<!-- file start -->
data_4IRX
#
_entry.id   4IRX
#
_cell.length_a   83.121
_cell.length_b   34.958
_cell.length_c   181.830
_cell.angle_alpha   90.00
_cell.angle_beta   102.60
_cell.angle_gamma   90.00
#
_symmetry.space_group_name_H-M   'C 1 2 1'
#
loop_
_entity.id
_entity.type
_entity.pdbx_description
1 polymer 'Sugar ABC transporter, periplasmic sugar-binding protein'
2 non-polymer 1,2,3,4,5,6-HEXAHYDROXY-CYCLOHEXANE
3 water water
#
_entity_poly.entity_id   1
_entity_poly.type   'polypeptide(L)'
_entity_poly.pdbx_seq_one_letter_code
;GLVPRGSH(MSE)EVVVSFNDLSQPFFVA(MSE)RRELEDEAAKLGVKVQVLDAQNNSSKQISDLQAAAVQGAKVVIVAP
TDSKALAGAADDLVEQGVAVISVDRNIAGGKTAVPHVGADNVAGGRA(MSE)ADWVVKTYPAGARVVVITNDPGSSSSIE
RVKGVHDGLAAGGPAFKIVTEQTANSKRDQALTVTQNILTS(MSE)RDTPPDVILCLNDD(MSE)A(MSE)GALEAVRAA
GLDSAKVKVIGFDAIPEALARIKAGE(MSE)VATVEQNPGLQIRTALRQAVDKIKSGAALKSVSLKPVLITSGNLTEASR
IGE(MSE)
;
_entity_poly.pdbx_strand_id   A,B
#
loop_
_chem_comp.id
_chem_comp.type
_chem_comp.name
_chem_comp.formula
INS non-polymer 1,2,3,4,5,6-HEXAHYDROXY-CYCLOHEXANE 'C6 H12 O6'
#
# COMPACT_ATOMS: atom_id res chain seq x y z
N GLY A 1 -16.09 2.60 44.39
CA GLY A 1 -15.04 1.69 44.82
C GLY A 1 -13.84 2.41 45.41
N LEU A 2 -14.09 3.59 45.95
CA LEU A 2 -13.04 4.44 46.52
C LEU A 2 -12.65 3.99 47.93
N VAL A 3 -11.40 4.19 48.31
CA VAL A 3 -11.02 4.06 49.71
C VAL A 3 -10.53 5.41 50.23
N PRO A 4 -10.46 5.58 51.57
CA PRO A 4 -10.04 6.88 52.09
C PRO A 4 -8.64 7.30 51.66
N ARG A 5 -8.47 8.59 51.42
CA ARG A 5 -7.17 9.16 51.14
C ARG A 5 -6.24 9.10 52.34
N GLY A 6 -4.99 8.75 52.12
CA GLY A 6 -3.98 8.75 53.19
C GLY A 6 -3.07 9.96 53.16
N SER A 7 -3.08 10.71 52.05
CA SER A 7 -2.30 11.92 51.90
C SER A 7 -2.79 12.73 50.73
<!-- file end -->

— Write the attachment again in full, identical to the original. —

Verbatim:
data_4IRX
#
_entry.id   4IRX
#
_cell.length_a   83.121
_cell.length_b   34.958
_cell.length_c   181.830
_cell.angle_alpha   90.00
_cell.angle_beta   102.60
_cell.angle_gamma   90.00
#
_symmetry.space_group_name_H-M   'C 1 2 1'
#
loop_
_entity.id
_entity.type
_entity.pdbx_description
1 polymer 'Sugar ABC transporter, periplasmic sugar-binding protein'
2 non-polymer 1,2,3,4,5,6-HEXAHYDROXY-CYCLOHEXANE
3 water water
#
_entity_poly.entity_id   1
_entity_poly.type   'polypeptide(L)'
_entity_poly.pdbx_seq_one_letter_code
;GLVPRGSH(MSE)EVVVSFNDLSQPFFVA(MSE)RRELEDEAAKLGVKVQVLDAQNNSSKQISDLQAAAVQGAKVVIVAP
TDSKALAGAADDLVEQGVAVISVDRNIAGGKTAVPHVGADNVAGGRA(MSE)ADWVVKTYPAGARVVVITNDPGSSSSIE
RVKGVHDGLAAGGPAFKIVTEQTANSKRDQALTVTQNILTS(MSE)RDTPPDVILCLNDD(MSE)A(MSE)GALEAVRAA
GLDSAKVKVIGFDAIPEALARIKAGE(MSE)VATVEQNPGLQIRTALRQAVDKIKSGAALKSVSLKPVLITSGNLTEASR
IGE(MSE)
;
_entity_poly.pdbx_strand_id   A,B
#
loop_
_chem_comp.id
_chem_comp.type
_chem_comp.name
_chem_comp.formula
INS non-polymer 1,2,3,4,5,6-HEXAHYDROXY-CYCLOHEXANE 'C6 H12 O6'
#
# COMPACT_ATOMS: atom_id res chain seq x y z
N GLY A 1 -16.09 2.60 44.39
CA GLY A 1 -15.04 1.69 44.82
C GLY A 1 -13.84 2.41 45.41
N LEU A 2 -14.09 3.59 45.95
CA LEU A 2 -13.04 4.44 46.52
C LEU A 2 -12.65 3.99 47.93
N VAL A 3 -11.40 4.19 48.31
CA VAL A 3 -11.02 4.06 49.71
C VAL A 3 -10.53 5.41 50.23
N PRO A 4 -10.46 5.58 51.57
CA PRO A 4 -10.04 6.88 52.09
C PRO A 4 -8.64 7.30 51.66
N ARG A 5 -8.47 8.59 51.42
CA ARG A 5 -7.17 9.16 51.14
C ARG A 5 -6.24 9.10 52.34
N GLY A 6 -4.99 8.75 52.12
CA GLY A 6 -3.98 8.75 53.19
C GLY A 6 -3.07 9.96 53.16
N SER A 7 -3.08 10.71 52.05
CA SER A 7 -2.30 11.92 51.90
C SER A 7 -2.79 12.73 50.73